Create a square base for your router that replaces the one that came with the router. A scrap of solid surface works very well. Cut the square base so as to position the router bit so it cuts 4 inches from one edge and when turned around it will cut 3-15/16” from the bit. Having two dimensions for the base means you can make a cut against a rip fence and make a second cut of a slight bit more by turning the router around. This means you do not have to move and reposition the guide fence in order to remove an additional small amount of material. Use a double fluted ½” router bit and move the router from left to right at a moderate even feed speed without stopping.
Handy tip: apply a dusting of corn starch to the surface and straight edge to allow the router to slide smoothly.
Making curved cuts
A template and a router are used for curved cuts. A saber saw can be used for the rough shape but not the final cut because it will leave a rough edge where stress cracks can begin. Use a template for all inside and outside corner cuts.
· Create a template from wood or a solid surface scrap. Make size adjustments keeping in mind how you will guide the router against the template
· Select router bit and bushing
· Cut around template
GLUING TWO PIECES TOGETHER
· Make and heat glue clamping blocks that are about 1”x2” onto the 2 pieces to be glued.
· lay down one or two, 2” wide strips of plastic tape under the area of the glue seam for protection from glue drip through
· do a test positioning of the sheets so they will mate correctly and then separate them by about 1/2” in preparation for adding adhesive
· always squirt/purge a small amount of material from a new cartridge before adding the mixing tip to be certain that both parts of the adhesive flow. After tip is attached squeeze a bit more through the tip and then start applying to surfaces to be bonded. After you are done, leave the tip in place with the material set up in the tip.
· Apply adhesive in 2 passes, one pass on each of the mating surfaces. This will eliminate “soft spots”. If there is a place on the first pass where the adhesive was not mixed correctly, then the second pass will not have that happen in the same location and the catalyst will mix enough to cause hardening..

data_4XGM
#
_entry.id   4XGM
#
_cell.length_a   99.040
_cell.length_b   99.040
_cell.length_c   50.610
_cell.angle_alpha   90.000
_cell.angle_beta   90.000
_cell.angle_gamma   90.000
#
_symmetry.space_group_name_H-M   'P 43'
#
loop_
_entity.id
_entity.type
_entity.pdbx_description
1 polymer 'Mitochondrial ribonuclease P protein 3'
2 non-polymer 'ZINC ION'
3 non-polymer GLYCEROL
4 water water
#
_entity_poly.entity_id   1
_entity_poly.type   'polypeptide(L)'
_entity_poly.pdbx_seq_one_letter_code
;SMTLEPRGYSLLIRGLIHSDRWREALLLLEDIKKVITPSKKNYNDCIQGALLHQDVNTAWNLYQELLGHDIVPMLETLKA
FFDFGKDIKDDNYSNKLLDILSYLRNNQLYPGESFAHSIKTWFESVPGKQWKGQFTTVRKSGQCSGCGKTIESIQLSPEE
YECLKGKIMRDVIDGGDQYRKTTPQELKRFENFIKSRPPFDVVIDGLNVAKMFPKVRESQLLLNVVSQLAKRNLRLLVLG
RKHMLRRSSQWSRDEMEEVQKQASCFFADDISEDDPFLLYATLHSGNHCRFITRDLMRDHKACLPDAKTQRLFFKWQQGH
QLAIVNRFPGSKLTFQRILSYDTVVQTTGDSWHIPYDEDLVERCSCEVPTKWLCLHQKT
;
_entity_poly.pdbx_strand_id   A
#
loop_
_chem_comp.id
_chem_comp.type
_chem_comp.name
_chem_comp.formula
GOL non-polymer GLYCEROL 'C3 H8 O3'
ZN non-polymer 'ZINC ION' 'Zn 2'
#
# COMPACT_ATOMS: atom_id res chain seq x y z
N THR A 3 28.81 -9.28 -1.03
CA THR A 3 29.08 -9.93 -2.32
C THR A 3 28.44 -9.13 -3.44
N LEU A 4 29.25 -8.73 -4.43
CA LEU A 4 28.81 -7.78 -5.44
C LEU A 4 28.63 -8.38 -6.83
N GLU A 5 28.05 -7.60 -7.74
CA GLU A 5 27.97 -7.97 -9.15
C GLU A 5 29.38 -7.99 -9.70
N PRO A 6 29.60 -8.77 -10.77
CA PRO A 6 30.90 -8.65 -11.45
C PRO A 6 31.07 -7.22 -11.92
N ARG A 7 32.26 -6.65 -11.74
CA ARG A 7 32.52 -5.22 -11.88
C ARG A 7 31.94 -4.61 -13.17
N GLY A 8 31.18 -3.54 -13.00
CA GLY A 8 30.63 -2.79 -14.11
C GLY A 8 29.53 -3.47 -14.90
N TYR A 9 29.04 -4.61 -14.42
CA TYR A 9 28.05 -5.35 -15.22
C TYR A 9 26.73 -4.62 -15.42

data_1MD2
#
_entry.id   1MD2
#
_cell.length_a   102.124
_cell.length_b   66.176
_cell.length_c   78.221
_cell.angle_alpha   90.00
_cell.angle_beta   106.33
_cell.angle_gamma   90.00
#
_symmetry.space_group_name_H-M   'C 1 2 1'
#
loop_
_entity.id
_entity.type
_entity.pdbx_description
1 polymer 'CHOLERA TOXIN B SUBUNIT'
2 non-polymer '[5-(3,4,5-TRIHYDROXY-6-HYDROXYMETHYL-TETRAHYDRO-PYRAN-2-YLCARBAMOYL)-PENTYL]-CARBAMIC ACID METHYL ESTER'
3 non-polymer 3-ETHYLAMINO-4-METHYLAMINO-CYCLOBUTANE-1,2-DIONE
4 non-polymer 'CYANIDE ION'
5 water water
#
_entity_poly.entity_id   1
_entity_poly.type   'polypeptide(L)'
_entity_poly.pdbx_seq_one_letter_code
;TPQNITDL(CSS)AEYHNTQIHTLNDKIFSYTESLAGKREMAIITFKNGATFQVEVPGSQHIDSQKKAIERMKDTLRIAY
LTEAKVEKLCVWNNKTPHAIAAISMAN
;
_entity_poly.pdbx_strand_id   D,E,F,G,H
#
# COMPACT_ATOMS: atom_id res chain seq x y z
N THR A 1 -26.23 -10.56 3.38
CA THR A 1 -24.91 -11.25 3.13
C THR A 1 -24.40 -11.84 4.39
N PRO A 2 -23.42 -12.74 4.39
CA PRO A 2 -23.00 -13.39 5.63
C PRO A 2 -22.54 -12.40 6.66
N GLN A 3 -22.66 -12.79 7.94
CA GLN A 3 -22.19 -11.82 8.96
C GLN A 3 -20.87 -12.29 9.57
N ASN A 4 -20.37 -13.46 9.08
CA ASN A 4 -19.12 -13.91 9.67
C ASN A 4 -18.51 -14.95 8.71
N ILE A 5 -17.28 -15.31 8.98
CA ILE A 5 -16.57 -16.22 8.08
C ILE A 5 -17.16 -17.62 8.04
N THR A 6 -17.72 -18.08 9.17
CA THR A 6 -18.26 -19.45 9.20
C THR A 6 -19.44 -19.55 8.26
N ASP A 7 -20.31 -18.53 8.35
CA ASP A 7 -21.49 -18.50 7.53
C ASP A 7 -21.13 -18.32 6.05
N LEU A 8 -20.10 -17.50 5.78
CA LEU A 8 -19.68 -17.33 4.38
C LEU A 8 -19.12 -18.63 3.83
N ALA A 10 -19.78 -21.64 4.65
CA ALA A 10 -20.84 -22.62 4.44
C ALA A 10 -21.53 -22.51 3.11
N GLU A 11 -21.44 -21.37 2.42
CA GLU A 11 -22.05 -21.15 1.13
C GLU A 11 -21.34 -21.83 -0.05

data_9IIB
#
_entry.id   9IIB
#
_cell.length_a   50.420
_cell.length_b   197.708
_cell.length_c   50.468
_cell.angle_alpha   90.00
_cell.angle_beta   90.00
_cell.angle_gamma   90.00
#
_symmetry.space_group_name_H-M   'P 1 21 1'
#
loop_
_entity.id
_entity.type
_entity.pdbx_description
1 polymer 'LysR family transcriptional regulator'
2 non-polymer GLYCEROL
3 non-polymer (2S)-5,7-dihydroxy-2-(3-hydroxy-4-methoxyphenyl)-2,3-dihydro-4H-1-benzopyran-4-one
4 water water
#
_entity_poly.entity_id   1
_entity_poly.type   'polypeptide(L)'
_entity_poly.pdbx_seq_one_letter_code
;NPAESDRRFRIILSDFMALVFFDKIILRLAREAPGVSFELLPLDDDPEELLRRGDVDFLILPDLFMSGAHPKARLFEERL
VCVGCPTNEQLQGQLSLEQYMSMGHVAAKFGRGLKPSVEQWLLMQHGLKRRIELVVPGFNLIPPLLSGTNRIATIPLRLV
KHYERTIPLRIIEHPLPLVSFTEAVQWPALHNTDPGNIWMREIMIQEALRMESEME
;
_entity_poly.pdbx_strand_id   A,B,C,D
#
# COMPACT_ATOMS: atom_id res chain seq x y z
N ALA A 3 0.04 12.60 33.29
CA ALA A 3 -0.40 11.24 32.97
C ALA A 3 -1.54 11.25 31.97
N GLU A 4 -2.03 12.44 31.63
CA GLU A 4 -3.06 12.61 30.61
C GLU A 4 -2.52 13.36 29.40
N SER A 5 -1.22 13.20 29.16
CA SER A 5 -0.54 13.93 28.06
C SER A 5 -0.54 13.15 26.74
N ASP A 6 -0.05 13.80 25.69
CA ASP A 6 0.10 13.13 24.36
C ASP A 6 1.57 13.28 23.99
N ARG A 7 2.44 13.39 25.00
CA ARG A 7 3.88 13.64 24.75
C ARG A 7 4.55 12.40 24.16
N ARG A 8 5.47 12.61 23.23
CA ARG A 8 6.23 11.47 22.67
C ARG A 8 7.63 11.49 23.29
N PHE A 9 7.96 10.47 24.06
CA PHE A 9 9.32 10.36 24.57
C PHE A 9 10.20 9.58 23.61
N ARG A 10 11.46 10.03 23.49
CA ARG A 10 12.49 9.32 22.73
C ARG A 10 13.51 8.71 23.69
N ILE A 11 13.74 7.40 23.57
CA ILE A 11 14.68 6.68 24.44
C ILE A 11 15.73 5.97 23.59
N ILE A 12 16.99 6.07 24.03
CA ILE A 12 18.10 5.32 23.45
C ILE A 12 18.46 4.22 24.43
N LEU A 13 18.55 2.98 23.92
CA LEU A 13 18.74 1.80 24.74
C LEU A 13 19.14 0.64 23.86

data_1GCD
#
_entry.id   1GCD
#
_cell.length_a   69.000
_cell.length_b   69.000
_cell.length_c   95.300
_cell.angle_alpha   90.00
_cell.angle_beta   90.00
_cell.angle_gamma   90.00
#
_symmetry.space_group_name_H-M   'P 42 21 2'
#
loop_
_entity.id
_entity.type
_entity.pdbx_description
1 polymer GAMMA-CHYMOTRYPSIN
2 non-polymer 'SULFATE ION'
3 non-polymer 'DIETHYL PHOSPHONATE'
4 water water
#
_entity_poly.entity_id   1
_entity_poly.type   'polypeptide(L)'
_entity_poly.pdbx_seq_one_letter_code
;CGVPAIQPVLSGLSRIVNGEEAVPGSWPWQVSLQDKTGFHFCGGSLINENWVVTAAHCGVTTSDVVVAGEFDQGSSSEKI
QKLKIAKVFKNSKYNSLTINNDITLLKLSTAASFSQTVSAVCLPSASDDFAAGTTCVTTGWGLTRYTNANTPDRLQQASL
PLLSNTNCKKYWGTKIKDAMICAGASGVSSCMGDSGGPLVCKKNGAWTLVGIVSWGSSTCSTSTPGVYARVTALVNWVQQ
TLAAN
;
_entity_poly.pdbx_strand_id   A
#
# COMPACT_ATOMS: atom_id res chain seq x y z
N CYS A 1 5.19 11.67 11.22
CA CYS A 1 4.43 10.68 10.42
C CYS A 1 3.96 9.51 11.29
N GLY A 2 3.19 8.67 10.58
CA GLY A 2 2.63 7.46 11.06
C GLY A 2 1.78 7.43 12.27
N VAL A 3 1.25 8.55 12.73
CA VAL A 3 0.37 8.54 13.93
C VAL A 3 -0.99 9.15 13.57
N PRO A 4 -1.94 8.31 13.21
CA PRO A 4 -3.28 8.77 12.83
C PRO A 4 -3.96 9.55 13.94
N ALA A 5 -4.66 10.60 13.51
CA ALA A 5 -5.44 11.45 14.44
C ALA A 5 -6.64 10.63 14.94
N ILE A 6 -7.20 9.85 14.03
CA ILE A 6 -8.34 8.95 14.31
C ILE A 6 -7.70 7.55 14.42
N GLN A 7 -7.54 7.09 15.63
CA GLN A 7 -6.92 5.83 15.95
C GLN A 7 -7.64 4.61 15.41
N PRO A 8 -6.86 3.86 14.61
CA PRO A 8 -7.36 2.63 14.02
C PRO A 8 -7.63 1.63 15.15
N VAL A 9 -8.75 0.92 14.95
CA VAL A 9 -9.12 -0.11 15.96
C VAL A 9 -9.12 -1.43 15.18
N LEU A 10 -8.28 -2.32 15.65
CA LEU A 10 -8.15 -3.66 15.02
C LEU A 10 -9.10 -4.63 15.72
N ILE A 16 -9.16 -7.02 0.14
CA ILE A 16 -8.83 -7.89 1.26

· apply bar clamps to the blocks and tighten. DO NOT OVER TIGHTEN as it will cause a weak joint –
· Sand the underside of the seam in preparation for adding the seam plate. The plate is solid surface of the same color or a scrap of a lighter color. The seam plate is a 4″ wide piece with a 45 degree angle cut on both sides to minimize the starting of a crack. Cover it with adhesive and apply over the seam with some pressure.
· Finish the seam by trimming the adhesive build-up by using a router on skis. A ski router has 2 strips of solid surface glued to the router plate and you lower the bit so it is just above the surface and then you can route away the buildup. Or if you do not have the router on skis, then sand the seam and feather either side out about six inches using 120 grit abrasive. Next sand out to about 12 inches using 180 grit and then sand the seam area to blend into the final finish. [Photo 8: Sand Away Seam Over Flow]
· The seam will be either inconspicuous or more likely will disappear all together. The bead of adhesive on the edge of the sheet is where the seam is located.
FINISHING THE SURFACE
Finishes range from matte to satin to degrees of polished. The procedures are pretty much the same no matter the finish. You sand starting with 280 grit abrasive discs on a random orbit sander. The difference in the procedures is how fine the final grit is which will dictate the finish sheen. A glossy polish finish requires the final step of compound and buffing pad.
· Use abrasives with 120 grit and 180 grit to remove heavy scratches and return the surface to one similar to the flat finish provided by the manufacturer.
· Matte finish—for light colors use 280 grit and Maroon Scuffbrite pad. For dark colors use 280 grit, 4oo grit and Maroon Scuffbrite pad.
· Satin finish—use 280 grit, 400 grit and Gray Scuffbrite pad.
· Polish finish—the degree of gloss appearance will depend in part on the material color and composition. Use 280 grit, 400 grit, 600 grit and White Scuffbrite pad for a moderate sheen polish and then for a higher sheen use the Green High Polish compound and the Buffrite wool pad.
· Surface maintenance procedures are dependent on the type of damage. Cuts and scratches can be sanded out with 120 grit and then 180 which will approximate the finish of the original piece. Then use the procedures above to match the final finish.
SECTION 2: FABRICATING A COUNTER TOP
· Templating/Sheet Layout
· Edge Build up
· Inside Corners
· Outside Corners
· Installing Sinks
o Solid surface undermount
o Stainless, porcelain under mount